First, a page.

In a country where the vast majority of people live in extreme poverty without access to running water, electricity, or adequate food or shelter, the state of journalism may seem inconsequential. However, Nepal is also a country that has suffered from wide-scale political corruption, social inequity and human rights abuses. Journalists play a critical role in ensuring that people have access to the information required for them to understand the ways decisions made at national levels impact their livelihoods and in enabling them to have their voices heard. Yet, in Nepal’s transition to peace and democracy, journalists have faced many challenges.
After the Royal Takeover in Nepal in 2005, the former King Gyandendra clamped down on the free press by censoring all media and imprisoning journalists who criticized the monarchy. The army shut down community FM radio stations and newspapers ran editorials about the weather rather than risk unintentionally publishing opinions that could be construed as derogatory. On Feb 2., 2005, a blog called Radio Free Nepal posted, “Communications are still cut off. And the future of our country, people, and our journalistic career look glum.”
After a popular uprising in 2006, the government annulled all restrictions on press freedoms. An interim constitution was drafted that guaranteed freedom of the press. However, this did little to relieve the difficulties journalists faced in Nepal as they became the targets of ethnic clashes and Maoist insurgents.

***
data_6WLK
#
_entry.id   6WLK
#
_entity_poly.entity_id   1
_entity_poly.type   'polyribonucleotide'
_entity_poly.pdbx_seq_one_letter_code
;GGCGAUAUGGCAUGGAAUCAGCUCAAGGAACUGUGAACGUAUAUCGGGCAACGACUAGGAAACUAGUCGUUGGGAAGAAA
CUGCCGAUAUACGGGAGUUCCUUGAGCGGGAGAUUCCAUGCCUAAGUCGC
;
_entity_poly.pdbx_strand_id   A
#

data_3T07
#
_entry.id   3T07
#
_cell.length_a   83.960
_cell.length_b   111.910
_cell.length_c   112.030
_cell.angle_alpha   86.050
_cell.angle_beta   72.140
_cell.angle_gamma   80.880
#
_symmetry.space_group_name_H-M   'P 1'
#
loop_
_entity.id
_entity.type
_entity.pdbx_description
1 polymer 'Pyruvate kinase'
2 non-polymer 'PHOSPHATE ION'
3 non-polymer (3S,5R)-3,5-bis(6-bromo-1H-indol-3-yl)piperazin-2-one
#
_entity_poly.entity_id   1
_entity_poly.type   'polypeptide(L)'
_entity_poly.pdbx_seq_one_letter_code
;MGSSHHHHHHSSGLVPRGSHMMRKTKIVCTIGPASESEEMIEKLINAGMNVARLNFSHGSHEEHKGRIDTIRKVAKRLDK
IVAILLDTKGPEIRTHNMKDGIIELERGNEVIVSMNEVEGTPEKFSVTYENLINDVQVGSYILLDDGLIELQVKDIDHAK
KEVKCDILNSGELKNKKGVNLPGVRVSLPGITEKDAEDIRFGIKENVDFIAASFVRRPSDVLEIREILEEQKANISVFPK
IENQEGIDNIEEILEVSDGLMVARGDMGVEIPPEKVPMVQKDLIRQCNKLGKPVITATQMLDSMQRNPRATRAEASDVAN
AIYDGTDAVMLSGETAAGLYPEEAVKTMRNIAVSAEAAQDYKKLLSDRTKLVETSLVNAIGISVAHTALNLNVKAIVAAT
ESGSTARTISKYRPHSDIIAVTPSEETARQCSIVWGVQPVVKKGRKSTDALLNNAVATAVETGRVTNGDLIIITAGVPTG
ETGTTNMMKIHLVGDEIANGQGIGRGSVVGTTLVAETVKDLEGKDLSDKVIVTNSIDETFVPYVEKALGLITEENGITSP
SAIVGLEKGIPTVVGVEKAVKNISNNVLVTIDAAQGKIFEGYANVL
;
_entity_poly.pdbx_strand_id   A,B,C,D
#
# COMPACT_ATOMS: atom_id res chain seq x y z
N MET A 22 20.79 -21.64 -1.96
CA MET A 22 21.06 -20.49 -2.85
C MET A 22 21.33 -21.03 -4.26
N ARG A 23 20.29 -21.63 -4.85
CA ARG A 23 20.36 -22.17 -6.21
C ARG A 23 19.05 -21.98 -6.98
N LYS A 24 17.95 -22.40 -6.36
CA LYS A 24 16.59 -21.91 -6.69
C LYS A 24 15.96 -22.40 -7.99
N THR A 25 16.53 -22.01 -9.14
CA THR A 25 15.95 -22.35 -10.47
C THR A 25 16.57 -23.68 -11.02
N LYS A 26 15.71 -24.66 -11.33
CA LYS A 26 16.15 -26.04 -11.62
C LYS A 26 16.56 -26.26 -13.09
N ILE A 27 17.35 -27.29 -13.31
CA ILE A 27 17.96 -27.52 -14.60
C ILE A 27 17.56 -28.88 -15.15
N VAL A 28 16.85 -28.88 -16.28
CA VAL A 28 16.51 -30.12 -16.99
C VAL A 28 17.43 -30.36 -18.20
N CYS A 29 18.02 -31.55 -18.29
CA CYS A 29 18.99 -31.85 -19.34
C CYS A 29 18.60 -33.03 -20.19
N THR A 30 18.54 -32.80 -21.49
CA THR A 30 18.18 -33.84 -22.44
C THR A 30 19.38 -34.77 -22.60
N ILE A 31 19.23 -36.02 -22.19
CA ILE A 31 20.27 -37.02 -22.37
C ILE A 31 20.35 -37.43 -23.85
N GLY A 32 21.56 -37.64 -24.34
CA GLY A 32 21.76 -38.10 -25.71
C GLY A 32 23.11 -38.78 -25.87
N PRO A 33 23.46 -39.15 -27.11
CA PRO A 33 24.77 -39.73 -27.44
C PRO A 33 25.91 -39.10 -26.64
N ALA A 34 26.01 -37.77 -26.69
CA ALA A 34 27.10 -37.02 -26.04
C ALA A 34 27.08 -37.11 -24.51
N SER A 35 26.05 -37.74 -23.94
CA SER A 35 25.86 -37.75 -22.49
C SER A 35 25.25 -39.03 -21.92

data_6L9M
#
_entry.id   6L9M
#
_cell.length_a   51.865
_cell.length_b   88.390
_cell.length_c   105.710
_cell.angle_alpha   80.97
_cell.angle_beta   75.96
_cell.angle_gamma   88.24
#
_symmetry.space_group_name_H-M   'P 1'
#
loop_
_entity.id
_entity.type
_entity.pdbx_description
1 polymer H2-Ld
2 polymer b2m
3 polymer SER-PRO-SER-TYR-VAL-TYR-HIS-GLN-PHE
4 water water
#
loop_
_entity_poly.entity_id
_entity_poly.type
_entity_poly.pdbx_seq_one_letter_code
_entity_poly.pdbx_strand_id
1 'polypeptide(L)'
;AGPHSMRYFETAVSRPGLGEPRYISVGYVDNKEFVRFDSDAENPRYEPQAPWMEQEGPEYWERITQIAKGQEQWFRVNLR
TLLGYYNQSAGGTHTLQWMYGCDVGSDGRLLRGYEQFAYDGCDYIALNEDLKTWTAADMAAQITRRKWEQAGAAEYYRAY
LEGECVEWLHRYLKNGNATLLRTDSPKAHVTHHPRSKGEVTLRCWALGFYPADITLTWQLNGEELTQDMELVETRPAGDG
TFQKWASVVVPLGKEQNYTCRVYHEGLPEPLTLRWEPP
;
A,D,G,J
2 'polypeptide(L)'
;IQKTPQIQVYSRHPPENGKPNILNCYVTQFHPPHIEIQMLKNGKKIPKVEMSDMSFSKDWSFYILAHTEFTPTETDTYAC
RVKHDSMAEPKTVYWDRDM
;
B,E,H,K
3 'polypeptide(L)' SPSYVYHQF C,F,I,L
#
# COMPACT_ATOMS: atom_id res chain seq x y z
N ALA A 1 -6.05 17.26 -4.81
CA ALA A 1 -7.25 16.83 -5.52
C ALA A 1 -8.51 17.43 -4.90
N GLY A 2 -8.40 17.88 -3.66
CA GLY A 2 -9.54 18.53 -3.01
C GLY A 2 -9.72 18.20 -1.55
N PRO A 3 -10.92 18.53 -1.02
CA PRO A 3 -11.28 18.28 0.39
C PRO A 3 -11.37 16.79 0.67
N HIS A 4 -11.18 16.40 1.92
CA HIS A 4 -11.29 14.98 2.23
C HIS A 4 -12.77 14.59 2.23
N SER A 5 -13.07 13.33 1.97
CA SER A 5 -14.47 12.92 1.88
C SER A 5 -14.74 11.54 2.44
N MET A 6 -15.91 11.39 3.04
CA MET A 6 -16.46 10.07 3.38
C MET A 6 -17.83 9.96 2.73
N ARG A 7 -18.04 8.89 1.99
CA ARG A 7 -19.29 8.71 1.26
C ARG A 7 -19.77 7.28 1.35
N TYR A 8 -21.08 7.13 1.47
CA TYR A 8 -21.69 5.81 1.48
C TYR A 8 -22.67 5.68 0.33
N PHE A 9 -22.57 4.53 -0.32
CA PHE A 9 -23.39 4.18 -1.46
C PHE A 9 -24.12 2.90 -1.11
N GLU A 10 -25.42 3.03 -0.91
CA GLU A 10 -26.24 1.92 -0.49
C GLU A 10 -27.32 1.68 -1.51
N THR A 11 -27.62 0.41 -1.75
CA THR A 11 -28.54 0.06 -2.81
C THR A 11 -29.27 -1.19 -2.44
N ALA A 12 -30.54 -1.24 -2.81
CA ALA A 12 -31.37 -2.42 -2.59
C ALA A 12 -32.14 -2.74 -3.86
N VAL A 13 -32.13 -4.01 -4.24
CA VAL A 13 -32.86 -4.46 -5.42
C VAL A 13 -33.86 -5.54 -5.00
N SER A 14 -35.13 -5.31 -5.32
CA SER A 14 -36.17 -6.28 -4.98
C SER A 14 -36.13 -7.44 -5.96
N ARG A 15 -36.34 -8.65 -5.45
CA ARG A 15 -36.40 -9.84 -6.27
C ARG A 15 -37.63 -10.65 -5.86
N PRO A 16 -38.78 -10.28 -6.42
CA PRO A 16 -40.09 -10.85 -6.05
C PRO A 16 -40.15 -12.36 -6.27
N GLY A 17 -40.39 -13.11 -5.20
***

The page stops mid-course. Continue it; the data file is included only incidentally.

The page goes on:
Since 2006, when the Maoists abandoned their People’s War, considered to be one of the most brutal Asian conflicts in modern history, Nepal has undergone political upheaval. Just this year the 200-year old monarchy was abolished in favour of a Federal Republic. Nepal, in its emerging state of peace and democracy, is flawed, uncertain of itself, and faces serious challenges in overcoming the residue of its conflict. Journalists are a critical cog in the peace process in postconflict Nepal. However, state-run press and broadcasting organizations are little more than mouth-pieces for major political parties, and many commercial media organizations also have political affiliations leaving principles of fair and balanced journalism suspect. As a result, a great deal of reliable news reporting in print and broadcast media falls on grassroots journalism.
Grassroots journalism in Nepal has been lauded for its role in peace-building in recent years. Independent newspapers and community-based FM broadcasters are widely credited for bringing Maoist rebels into negotiation with the state and for demanding free speech despite threats, imprisonment, and abuse perpetrated by Maoist rebels and the royal government. Now, in the postconflict climate, journalists face new challenges. The war has left a country marred by mass suffering, displacement, and ethnic agitations in its wake.
Currently, press coverage of issues related to truth and reconciliation, compensation and war reparations is scant. A great deal of journalism at public, private, and grassroots levels is steeped in partisan ideologies and is defined by inaccuracies, exaggerations, and conflicts of interest. Journalists continue to suffer from lack of resources, political pressure, news manipulation, and threats from special interest groups.
For more information on journalism in Nepal, visit BBC News.
Posted By Heather Gilberds
Posted Jul 20th, 2008